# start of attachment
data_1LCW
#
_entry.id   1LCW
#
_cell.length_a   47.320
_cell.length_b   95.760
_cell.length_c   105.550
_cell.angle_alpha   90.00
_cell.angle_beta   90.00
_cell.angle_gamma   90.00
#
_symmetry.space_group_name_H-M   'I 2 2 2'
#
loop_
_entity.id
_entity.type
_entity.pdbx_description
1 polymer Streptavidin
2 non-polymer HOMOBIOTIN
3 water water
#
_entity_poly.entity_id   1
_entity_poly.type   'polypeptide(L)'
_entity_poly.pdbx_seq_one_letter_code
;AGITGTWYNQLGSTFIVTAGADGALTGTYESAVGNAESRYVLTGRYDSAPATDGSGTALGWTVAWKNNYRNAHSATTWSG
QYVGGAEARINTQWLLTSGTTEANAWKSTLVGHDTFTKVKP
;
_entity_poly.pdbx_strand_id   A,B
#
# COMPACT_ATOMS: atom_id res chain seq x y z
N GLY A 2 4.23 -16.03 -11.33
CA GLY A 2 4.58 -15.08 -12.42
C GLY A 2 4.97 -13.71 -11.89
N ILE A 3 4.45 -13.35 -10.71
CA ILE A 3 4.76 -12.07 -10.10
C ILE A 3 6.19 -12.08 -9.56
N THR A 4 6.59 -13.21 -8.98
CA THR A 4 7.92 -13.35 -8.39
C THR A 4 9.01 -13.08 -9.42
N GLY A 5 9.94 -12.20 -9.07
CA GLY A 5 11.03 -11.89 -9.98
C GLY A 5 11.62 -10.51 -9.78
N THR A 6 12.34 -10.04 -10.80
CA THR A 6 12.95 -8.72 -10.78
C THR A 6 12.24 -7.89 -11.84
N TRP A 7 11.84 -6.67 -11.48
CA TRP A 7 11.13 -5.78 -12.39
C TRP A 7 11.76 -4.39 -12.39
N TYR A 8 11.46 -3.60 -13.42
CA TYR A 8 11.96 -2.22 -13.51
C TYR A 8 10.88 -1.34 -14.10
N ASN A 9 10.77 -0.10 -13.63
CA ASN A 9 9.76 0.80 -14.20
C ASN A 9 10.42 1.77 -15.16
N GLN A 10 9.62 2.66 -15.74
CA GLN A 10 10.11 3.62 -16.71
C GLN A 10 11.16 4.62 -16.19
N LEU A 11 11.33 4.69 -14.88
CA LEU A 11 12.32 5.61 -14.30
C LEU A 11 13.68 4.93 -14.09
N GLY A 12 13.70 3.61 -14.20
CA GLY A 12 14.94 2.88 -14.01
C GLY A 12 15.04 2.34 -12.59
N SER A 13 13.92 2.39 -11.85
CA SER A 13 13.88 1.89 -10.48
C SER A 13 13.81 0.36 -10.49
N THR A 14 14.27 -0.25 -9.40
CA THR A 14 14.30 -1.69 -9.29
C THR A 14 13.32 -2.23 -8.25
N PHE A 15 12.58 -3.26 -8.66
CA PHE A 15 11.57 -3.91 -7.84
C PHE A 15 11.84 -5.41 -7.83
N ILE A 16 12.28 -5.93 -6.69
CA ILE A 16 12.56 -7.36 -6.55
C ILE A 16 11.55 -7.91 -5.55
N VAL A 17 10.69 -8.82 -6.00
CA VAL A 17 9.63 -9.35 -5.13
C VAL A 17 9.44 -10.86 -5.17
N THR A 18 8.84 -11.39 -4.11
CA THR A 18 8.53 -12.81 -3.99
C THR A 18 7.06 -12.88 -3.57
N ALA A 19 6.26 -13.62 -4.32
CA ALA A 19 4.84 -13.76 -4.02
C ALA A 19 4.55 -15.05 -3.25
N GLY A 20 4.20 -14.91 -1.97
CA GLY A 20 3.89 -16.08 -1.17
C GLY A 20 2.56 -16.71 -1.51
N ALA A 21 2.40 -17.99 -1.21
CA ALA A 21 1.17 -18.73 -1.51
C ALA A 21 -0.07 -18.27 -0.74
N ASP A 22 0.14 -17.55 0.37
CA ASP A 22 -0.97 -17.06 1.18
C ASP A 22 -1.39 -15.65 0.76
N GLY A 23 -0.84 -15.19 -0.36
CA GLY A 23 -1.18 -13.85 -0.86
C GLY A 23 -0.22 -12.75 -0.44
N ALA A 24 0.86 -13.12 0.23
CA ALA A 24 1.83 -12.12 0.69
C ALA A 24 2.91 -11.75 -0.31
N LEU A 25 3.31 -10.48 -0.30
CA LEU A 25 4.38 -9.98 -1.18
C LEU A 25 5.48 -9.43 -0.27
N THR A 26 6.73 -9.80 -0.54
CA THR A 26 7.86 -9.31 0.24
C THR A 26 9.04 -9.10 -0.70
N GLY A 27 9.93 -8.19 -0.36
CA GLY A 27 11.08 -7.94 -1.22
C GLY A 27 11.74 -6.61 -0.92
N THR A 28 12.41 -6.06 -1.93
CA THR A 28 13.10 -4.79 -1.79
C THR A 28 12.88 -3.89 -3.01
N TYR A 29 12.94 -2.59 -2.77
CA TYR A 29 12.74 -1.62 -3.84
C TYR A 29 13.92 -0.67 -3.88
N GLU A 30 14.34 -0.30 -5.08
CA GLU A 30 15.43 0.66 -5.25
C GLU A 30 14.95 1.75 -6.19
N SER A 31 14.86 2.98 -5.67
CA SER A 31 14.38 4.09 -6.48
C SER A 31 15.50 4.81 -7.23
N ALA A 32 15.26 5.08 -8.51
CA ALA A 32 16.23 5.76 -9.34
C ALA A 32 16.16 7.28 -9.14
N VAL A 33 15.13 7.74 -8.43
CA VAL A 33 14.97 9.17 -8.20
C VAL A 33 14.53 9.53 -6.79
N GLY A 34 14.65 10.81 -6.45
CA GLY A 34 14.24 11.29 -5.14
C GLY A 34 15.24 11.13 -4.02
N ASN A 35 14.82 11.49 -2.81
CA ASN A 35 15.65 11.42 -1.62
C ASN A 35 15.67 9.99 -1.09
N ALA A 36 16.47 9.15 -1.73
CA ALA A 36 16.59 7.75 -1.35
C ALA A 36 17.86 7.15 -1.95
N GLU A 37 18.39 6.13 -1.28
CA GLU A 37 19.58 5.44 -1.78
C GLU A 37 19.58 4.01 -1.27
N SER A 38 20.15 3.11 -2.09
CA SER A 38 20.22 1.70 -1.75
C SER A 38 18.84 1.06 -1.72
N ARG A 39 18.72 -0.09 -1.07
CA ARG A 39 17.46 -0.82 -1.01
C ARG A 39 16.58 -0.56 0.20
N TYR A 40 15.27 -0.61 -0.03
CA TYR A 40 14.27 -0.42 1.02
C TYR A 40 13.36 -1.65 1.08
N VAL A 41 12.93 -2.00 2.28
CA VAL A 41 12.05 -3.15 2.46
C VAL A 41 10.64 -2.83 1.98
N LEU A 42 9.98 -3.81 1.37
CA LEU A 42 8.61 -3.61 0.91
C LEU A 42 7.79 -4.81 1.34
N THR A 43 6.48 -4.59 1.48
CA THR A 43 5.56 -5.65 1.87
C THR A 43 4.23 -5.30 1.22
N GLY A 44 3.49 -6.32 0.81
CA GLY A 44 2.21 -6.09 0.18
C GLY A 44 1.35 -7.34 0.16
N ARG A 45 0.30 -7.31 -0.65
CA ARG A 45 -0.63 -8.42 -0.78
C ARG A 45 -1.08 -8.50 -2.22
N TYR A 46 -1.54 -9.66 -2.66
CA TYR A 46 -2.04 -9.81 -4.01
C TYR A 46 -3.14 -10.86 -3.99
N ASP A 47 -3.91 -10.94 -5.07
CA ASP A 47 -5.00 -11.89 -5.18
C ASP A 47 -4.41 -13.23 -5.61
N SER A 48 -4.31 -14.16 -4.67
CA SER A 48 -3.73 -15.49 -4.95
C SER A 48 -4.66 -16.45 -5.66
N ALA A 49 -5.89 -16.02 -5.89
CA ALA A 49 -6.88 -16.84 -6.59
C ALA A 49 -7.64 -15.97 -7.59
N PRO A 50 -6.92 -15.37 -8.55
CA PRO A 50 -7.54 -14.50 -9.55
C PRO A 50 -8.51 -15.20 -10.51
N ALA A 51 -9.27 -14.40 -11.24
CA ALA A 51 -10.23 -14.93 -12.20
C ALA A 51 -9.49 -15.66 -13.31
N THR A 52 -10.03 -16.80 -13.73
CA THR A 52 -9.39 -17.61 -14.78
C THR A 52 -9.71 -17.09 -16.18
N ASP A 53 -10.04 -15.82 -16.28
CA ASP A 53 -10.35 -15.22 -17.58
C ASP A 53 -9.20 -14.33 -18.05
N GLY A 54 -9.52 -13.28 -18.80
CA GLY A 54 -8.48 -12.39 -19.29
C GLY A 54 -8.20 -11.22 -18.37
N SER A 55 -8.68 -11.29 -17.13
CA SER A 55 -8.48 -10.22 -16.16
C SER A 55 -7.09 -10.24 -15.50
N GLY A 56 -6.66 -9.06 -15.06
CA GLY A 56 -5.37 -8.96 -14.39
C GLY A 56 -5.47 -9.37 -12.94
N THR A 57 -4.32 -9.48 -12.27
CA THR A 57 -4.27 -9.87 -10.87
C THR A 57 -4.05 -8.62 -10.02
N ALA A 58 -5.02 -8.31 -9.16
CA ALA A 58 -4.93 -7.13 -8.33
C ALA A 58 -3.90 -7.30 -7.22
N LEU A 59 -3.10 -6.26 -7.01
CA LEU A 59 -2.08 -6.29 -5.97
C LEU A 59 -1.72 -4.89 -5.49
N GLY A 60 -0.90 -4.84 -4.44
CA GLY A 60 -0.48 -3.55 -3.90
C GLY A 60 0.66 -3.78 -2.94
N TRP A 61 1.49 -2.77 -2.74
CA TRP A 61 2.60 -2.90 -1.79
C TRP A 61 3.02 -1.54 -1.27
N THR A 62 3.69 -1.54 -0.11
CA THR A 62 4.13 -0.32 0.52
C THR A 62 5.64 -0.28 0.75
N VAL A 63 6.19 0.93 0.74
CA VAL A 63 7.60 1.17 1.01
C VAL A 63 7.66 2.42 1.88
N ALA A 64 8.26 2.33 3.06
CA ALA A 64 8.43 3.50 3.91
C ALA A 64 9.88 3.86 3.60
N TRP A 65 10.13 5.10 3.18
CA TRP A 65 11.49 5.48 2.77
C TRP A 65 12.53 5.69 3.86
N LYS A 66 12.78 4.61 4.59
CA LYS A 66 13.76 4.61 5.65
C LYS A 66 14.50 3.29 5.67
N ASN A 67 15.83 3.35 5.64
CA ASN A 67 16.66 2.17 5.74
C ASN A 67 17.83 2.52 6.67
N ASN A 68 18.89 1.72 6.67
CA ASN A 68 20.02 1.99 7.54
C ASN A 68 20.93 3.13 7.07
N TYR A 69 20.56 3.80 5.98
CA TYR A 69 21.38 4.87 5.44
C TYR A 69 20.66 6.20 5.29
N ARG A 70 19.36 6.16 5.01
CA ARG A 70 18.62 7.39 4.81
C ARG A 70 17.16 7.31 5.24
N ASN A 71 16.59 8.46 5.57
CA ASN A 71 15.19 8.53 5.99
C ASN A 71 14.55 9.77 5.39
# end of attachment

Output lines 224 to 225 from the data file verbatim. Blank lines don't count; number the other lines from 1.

CA LYS A 66 13.76 4.61 5.65
C LYS A 66 14.50 3.29 5.67